Would a beverage container return system work in Singapore? Here’s how New South Wales is doing it

“It took me two months to collect all of this, and I think I can make around 50 Australian dollars (49 Singapore dollars) today, so I’m happy!” he said.

Under the Return and Earn scheme, consumers receive a 10 cent refund when they deposit their containers of eligible drinks at return points across NSW such as reverse vending machines, automated and counter deposits.

The program is funded by beverage suppliers who are required by law to register their containers and contribute financially to cover reimbursements and program operating costs.

“If (businesses) supply any of the containers included in the program, they must pay for it and report their supply volumes each month,” said Danielle Smalley, CEO of Exchange for Change.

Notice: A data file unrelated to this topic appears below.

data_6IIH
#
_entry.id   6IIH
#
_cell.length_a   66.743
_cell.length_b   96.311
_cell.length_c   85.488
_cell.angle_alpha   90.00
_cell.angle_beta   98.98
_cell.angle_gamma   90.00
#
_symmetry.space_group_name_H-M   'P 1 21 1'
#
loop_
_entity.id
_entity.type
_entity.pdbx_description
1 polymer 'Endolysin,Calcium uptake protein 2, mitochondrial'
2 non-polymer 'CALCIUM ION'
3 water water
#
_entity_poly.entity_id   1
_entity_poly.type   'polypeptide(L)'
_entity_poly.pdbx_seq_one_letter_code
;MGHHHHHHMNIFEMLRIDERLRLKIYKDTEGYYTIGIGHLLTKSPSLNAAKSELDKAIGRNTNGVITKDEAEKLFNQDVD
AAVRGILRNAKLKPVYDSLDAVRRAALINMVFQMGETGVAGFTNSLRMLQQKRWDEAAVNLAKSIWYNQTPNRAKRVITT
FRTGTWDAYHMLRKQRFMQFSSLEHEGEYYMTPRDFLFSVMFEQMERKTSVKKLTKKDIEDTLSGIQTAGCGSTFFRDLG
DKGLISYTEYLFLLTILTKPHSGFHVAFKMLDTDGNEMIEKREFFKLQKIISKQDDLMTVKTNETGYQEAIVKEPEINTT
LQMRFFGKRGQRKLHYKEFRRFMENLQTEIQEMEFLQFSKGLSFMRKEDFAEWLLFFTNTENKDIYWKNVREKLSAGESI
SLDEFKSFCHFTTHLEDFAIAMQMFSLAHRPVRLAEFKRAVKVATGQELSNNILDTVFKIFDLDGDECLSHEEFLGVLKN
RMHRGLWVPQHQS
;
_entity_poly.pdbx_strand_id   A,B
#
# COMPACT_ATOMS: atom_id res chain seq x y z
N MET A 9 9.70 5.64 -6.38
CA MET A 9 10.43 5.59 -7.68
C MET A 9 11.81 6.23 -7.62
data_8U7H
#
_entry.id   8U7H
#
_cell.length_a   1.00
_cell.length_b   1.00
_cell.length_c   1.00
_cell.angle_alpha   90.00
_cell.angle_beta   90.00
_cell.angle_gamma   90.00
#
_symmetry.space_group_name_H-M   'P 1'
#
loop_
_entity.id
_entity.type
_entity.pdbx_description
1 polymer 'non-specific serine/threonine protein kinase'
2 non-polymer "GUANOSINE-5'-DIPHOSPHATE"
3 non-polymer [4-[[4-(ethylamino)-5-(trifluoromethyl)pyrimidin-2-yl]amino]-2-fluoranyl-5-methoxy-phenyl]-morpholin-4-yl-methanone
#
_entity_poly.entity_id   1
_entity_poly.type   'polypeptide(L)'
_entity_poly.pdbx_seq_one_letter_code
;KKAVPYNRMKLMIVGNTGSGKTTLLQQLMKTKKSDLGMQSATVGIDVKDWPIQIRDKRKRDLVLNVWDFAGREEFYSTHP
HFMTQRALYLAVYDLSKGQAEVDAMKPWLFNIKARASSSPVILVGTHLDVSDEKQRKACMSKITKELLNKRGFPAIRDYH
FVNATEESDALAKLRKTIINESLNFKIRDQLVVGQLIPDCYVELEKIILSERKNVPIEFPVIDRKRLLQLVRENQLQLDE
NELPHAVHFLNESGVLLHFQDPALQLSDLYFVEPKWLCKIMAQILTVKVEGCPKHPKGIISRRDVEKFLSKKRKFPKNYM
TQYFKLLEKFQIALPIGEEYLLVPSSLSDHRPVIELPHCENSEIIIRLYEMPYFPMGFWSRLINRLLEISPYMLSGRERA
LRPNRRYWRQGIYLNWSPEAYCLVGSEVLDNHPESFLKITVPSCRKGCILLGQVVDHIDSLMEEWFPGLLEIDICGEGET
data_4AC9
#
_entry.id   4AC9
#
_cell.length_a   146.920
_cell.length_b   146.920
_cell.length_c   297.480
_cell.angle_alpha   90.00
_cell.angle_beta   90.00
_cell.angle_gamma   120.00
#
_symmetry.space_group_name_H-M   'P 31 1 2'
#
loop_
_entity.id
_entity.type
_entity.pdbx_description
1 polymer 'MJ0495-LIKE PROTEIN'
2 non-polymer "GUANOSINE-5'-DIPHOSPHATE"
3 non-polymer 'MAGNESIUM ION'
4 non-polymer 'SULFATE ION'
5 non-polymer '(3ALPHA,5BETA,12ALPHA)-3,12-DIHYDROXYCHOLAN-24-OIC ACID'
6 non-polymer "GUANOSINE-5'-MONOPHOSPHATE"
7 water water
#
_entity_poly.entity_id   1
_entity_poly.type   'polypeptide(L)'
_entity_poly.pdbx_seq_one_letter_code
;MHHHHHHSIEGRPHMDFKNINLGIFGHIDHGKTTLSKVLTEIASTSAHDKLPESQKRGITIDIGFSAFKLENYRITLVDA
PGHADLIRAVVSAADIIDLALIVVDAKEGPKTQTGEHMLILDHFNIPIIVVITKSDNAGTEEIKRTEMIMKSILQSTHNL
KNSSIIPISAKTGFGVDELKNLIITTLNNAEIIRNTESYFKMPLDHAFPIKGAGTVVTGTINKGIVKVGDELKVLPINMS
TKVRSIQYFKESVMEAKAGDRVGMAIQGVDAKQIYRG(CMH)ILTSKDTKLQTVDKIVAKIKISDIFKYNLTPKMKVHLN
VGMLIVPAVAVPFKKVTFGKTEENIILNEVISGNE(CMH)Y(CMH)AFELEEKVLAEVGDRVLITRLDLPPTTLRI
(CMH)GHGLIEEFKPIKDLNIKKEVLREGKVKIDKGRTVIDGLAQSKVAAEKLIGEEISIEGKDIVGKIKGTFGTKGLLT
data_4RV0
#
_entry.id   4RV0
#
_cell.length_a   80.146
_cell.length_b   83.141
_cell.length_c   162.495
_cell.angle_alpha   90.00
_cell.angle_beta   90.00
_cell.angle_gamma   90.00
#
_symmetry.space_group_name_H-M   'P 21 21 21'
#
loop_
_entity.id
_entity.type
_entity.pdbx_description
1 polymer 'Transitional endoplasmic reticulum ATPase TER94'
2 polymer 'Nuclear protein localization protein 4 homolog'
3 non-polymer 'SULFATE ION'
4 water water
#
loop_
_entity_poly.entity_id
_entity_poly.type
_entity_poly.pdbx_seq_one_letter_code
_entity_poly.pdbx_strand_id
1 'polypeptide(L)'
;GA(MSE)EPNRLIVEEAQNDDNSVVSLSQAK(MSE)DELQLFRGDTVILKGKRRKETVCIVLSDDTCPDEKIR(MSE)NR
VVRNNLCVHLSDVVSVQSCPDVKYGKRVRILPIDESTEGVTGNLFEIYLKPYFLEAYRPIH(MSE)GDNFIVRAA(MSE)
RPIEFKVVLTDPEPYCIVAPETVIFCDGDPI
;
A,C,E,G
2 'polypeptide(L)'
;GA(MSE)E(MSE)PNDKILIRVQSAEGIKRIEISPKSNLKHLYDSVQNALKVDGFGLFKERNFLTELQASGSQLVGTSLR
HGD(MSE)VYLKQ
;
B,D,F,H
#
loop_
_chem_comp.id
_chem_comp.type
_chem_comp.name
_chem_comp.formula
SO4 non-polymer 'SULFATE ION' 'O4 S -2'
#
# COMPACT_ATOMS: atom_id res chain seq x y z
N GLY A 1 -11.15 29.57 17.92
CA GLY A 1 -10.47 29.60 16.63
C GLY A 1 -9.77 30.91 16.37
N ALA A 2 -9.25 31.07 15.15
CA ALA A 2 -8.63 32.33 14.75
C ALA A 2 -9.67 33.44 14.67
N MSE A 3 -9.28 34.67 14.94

Exchange for Change is the program coordinator responsible for managing the finances of the program, collecting funds from beverage suppliers and distributing the money to the network operator and other program participants.

“We determine what we think will be supplied and what the costs will be, and then we charge it per container,” Ms Smalley said, adding that the cost varies depending on the type of material in the container.


At the automated depot, separators sort the bottles into three streams: glass bottles, plastic bottles and aluminum cans, and non-eligible containers.

All containers between 150ml and 3L are accepted, except those used for wines and spirits, plain or flavored milk, more than 1L of pure fruit or vegetable juice, and concentrated juice or syrup.

Once the containers are inserted, the machine scans the containers, sorting them according to their weight. Glass bottles are separated from lightweight materials such as plastic bottles and aluminum cans.

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